Apple’s warranty adventure in the European Union is far from being over. After the company failed to properly communicate to its Italian consumers that they were entitled to a EU-wide two-year warranty (first warranty year provided by the manufacturer and the second by the seller), for which it was fined $264,000 last month and $1.2 million in March, now Apple has gotten itself into trouble with a Belgian consumer watchdog, Test-Aankoop/Test-Achats…
According to a compliant the agency filed against Apple (via TechCrunch) because “Apple remained deaf to the demands” the iPhone maker continues to advertise its AppleCare warranty plan “in a manner which doesn’t properly explain consumer rights to Belgian gadget shoppers”.
The decision to pursue legal action comes only after Test-Aankoop/Test-Achats decided to join up with 10 other Europe-based entities to make complaints about how Apple operates its warranties, but now the group feels it is time to escalate to a court case after efforts to petition the Mac maker have gone unheard.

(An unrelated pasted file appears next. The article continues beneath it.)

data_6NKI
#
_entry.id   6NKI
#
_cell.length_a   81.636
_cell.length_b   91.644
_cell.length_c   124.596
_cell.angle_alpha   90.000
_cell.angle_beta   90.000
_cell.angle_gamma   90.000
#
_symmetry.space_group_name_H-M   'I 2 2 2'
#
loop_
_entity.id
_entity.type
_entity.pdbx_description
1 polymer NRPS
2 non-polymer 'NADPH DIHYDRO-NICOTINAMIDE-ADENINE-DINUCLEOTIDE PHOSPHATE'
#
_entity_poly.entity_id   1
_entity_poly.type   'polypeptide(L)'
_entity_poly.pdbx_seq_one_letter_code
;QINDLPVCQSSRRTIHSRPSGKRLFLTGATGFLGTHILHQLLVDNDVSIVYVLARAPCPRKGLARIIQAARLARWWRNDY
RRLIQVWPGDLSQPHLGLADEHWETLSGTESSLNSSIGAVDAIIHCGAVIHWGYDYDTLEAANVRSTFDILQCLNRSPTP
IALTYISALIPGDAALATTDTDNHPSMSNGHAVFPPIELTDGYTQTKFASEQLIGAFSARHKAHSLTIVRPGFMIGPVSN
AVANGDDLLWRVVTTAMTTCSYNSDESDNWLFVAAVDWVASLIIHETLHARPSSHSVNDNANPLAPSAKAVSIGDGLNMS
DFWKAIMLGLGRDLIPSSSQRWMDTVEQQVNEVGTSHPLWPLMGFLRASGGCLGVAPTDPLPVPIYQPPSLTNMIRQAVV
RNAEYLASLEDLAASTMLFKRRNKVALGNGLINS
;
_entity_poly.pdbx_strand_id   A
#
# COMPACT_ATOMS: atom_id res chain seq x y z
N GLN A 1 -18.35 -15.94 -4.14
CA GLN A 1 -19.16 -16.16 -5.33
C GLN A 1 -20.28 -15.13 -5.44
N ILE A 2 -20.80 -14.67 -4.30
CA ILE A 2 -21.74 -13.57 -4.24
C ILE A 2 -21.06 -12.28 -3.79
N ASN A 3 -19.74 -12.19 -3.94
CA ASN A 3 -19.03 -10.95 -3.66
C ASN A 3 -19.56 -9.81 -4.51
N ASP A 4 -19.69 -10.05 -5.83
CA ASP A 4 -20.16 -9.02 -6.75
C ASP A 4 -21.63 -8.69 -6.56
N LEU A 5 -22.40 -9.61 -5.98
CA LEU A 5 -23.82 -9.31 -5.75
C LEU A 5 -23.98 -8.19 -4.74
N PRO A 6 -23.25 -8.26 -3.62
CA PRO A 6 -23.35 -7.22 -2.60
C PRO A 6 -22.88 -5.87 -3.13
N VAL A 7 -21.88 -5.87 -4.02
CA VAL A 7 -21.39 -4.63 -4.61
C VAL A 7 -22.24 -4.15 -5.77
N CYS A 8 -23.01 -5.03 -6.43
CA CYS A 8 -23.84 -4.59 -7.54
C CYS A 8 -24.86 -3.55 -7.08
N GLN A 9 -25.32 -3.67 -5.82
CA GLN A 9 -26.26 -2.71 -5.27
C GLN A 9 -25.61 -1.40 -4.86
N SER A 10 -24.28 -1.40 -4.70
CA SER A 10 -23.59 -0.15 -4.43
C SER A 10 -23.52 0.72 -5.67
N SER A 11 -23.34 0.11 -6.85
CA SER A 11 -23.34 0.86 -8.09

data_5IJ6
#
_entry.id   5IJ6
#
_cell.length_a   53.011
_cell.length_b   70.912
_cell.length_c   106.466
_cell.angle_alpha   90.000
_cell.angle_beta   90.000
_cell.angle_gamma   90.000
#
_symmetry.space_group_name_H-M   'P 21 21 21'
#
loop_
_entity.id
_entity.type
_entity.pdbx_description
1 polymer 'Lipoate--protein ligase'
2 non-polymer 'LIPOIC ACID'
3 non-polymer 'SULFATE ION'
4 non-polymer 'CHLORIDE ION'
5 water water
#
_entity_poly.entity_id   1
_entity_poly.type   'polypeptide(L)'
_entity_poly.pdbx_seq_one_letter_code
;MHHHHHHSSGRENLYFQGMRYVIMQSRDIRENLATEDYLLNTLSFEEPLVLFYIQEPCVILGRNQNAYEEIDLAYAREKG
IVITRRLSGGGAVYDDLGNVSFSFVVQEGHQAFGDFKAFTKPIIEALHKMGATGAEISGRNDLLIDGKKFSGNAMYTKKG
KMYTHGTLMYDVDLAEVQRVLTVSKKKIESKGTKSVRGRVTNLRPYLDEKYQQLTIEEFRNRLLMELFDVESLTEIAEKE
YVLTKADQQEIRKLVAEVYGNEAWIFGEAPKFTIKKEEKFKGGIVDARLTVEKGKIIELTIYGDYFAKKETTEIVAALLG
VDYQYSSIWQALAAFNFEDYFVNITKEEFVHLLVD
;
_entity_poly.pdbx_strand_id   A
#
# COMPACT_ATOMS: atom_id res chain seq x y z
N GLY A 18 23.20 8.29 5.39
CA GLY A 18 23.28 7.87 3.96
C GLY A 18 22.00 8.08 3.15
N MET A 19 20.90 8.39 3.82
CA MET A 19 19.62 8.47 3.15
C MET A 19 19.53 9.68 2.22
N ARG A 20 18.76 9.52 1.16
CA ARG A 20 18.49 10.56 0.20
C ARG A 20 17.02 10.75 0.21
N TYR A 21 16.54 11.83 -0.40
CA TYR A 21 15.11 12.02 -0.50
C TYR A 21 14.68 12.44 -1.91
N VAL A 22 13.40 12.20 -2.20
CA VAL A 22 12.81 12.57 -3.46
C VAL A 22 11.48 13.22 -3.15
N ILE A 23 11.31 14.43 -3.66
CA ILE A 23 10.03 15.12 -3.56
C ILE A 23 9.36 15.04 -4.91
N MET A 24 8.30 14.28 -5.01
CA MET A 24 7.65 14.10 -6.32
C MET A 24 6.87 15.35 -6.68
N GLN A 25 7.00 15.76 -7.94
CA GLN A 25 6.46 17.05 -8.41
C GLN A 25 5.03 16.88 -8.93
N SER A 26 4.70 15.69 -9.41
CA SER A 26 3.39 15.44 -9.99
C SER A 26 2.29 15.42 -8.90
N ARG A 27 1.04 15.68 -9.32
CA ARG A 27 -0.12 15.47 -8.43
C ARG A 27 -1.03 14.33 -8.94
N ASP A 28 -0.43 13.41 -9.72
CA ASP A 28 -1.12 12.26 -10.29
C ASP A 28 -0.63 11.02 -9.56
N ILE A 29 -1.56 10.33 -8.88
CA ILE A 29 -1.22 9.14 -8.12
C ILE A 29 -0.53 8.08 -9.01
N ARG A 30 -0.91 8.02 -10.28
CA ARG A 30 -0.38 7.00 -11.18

Test-Aankoop/Test-Achats is also citing the Italian case as a precedent, noting that Apple modified its practices there following a $1.2 million penalty in that case. Apple sells the AppleCare warranty plan as an add-on to the existing one-year warranty. The problem is, inside the EU market a two-year warranty is mandatory.
Help me out here as I have a hard time understanding Apple’s motives.
The company should know better. And if Italy was anything to go by, other EU markets will also force legal actions in order to push Apple into changing its stance.
After all, the fine Italian regulators slapped Apple with did force positive changes in Apple’s policy and the company even removed the AppleCare products from its Italy online store.
Why should other EU markets be any different?